Foreign demand for beef drives Minerva’s results

Exports from the Brazilian food company’s domestic units accounted for 72% of gross revenue in Q2 2020. Asia’s share in total sales leaped from 25% to 50%, while the Middle East’s slid from 27% to 9%.


Isaura Daniel, Brazil-Arab News Agency (Brazil)



Translated by Gabriel Pomerancblum


São Paulo – Strong foreign demand for beef was one of the drivers of results for Brazil’s Minerva Foods, the biggest meat exporting company in South America during Q2 this year. Exports accounted for 72% of gross revenues in Q2, up 16% year-on-year, executives told investors during an online conference this Wednesday morning (29).


Asia drove a hike in sales. The continent was responsible for 50% of total export revenues from Minerva’s units in Brazil during the quarter, up from 25% in Q2 2019. Sales to all other parts of the world dropped, including to the Middle East, which went from a 27% share from April to June 2019 to 9% this year. Sales also slowed to the Americas, the European Union and Africa. Exports to the Commonwealth of Independent States (CIS) went up. The NAFTA countries went from zero in Q2 2019 to 1% in Q2 2020.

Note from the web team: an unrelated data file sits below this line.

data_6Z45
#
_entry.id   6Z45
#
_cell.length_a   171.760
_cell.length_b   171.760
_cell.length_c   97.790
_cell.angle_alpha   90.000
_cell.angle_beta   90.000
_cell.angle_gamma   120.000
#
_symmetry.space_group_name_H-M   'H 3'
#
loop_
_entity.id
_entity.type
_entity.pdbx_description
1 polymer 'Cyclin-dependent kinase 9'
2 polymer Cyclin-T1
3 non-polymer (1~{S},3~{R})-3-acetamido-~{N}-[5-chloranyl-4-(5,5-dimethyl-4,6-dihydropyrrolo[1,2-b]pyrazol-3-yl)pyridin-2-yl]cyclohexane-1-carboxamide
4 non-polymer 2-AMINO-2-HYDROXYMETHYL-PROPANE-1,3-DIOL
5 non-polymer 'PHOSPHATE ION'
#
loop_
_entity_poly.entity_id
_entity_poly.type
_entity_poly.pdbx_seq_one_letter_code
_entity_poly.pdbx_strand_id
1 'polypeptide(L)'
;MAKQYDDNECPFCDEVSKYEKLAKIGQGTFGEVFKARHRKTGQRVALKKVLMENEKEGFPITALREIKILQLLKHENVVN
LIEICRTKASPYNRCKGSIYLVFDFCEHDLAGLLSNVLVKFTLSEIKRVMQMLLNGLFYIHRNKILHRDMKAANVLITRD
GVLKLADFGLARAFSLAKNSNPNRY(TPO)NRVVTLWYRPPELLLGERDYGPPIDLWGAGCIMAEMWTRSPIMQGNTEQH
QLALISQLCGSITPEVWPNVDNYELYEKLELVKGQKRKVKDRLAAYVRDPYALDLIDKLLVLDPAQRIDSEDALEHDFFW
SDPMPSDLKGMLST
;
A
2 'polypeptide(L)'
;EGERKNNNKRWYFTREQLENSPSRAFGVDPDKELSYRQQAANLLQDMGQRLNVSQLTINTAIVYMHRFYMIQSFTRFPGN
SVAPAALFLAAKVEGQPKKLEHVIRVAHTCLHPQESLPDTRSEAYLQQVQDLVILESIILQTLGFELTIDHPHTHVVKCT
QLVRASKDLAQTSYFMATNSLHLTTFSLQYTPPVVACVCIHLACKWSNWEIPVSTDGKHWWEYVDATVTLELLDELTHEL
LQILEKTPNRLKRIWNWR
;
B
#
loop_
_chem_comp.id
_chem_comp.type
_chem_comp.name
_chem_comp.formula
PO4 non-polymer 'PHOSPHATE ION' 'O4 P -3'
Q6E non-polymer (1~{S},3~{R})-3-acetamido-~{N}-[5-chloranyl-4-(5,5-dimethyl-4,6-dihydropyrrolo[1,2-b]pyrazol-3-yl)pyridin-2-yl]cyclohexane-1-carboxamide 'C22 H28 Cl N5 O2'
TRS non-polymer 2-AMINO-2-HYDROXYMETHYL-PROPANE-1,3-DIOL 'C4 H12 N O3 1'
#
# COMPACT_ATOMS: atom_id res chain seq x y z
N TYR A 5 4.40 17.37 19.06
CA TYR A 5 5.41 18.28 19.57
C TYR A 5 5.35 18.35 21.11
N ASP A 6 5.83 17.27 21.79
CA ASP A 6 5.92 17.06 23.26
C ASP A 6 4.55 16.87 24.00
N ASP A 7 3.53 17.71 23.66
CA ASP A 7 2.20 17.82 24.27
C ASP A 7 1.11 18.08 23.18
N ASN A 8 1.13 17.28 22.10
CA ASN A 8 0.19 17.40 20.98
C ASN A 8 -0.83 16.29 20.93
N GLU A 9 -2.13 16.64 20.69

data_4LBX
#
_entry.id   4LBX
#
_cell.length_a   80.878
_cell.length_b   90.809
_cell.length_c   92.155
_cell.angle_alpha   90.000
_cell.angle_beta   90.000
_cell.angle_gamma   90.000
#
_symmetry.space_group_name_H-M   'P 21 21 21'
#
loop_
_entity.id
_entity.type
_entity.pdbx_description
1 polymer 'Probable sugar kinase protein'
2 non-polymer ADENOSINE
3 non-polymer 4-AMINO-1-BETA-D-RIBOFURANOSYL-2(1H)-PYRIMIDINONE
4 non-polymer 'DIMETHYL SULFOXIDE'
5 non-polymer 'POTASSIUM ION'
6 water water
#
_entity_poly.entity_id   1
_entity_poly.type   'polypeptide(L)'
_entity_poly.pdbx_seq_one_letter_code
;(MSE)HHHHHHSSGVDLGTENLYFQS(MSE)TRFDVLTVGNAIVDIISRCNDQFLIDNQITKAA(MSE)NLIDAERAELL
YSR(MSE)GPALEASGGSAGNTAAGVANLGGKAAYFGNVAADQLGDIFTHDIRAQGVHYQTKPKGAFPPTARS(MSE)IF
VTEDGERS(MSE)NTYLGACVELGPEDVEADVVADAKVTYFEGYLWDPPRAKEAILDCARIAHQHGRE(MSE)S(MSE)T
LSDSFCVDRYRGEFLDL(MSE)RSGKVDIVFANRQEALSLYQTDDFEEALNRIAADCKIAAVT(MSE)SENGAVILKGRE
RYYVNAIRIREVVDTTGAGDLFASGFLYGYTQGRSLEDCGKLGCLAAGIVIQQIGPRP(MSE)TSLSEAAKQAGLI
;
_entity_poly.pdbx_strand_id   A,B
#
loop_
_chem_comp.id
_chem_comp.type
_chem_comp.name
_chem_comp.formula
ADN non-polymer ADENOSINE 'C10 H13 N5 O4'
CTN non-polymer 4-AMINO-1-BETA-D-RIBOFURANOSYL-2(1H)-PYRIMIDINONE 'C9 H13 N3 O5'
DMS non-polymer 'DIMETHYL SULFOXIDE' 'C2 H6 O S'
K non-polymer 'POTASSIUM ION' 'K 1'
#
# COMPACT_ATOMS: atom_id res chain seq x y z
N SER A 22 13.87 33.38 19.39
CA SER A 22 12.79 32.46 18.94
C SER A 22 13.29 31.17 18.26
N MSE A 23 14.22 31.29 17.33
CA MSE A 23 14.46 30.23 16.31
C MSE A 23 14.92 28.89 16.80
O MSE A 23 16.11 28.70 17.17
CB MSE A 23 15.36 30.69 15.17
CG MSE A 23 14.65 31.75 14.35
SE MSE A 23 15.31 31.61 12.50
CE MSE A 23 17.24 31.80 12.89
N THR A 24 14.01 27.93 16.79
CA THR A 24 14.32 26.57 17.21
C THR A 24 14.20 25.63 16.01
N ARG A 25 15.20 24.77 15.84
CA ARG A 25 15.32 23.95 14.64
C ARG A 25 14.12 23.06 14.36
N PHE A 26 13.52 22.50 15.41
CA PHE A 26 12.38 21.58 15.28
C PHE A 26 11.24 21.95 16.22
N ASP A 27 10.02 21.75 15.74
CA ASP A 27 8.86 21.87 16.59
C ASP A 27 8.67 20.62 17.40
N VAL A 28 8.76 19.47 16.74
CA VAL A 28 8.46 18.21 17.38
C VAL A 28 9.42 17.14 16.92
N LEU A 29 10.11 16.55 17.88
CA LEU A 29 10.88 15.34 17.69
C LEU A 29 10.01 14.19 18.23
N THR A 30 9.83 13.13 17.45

“The volume previously shipped to the region was primarily diverted to meet demand from Asia,” read a Minerva report, in reference to the Middle East’s diminishing imports of product from Minerva in Brazil. China is the leading importer in Asia, but demand is buoying elsewhere in the continent as well.


“Export results attest to growing demand for beef in Asia – mostly in China, but also in other markets, like Indonesia and Malaysia. This trend is expected to persist in the quarters ahead,” Minerva CEO Fernando Galletti de Queiroz said during the conference. Asia was also the premier destination for the company’s Athena Foods units in Uruguay, Paraguay, Argentina and Colombia, having taken in 42% of foreign sales, down one percentage point year-on-year. The Middle East’s share climbed from 5% to 7%.


According to Queiroz, the foreign sales outlook remains highly advantageous. He mentioned the African swine flu outbreak, which is affecting pork production China and paving the way for Brazilian beef. Other factors include a shift in consumer habits in Southeast Asia stemming from urbanization, rising income and a growing middle class; meat availability issues in Australia, which competes with Brazil; and the impact of the pandemic in United States output. “More recently, we have seen problems with buffalo meat exports from India, which have created opportunities in several markets across Asia and the Middle East,” he said.


According to Minerva’s CEO, the scenario reflects greater openness to product from South American countries...